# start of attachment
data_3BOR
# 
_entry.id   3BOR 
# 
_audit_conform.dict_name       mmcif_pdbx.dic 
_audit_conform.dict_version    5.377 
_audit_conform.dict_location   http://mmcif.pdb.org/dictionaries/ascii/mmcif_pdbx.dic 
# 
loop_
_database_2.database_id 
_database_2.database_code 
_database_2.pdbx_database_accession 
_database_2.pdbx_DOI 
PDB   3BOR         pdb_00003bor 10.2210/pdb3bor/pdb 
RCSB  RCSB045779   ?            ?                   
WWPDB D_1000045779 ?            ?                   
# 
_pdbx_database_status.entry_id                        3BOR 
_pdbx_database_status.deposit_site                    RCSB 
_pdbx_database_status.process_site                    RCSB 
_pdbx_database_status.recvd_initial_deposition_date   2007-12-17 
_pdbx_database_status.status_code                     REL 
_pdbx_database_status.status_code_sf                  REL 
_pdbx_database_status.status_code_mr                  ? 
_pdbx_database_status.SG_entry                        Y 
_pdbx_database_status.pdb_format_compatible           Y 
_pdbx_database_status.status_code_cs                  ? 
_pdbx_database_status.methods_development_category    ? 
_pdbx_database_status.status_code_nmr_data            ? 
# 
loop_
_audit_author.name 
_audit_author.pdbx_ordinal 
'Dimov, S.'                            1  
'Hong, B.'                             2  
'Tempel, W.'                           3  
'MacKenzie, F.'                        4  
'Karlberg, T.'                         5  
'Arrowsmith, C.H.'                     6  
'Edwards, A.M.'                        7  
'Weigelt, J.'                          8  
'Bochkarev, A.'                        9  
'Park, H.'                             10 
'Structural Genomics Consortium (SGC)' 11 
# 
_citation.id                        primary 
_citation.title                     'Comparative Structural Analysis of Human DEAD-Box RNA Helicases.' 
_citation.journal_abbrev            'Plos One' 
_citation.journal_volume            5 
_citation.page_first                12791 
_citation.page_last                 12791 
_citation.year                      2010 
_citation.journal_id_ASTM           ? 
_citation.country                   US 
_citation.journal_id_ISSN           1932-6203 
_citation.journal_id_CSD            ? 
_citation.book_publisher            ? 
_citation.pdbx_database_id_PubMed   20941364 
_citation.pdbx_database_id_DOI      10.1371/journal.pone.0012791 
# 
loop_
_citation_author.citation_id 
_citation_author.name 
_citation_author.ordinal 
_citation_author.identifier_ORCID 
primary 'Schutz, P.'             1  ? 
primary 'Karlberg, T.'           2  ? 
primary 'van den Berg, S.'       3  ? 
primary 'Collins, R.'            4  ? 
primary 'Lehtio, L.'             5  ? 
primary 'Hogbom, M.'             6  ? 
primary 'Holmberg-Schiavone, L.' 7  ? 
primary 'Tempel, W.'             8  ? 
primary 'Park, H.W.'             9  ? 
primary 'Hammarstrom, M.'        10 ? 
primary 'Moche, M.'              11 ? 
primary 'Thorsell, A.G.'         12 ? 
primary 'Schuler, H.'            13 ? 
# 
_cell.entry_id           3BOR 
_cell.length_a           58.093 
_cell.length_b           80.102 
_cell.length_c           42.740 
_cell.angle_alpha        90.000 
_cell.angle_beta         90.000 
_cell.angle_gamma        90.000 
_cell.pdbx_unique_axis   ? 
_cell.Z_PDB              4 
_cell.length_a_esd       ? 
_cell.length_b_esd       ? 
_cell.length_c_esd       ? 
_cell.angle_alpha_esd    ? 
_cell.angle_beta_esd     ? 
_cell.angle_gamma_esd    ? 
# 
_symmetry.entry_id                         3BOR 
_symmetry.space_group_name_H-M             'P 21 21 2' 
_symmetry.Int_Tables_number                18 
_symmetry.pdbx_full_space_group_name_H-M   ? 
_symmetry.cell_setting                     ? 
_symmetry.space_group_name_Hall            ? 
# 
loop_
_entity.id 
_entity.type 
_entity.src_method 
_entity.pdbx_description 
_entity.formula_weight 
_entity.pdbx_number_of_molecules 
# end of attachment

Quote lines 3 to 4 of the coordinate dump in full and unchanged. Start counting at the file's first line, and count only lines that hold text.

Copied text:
_entry.id   3BOR 
# 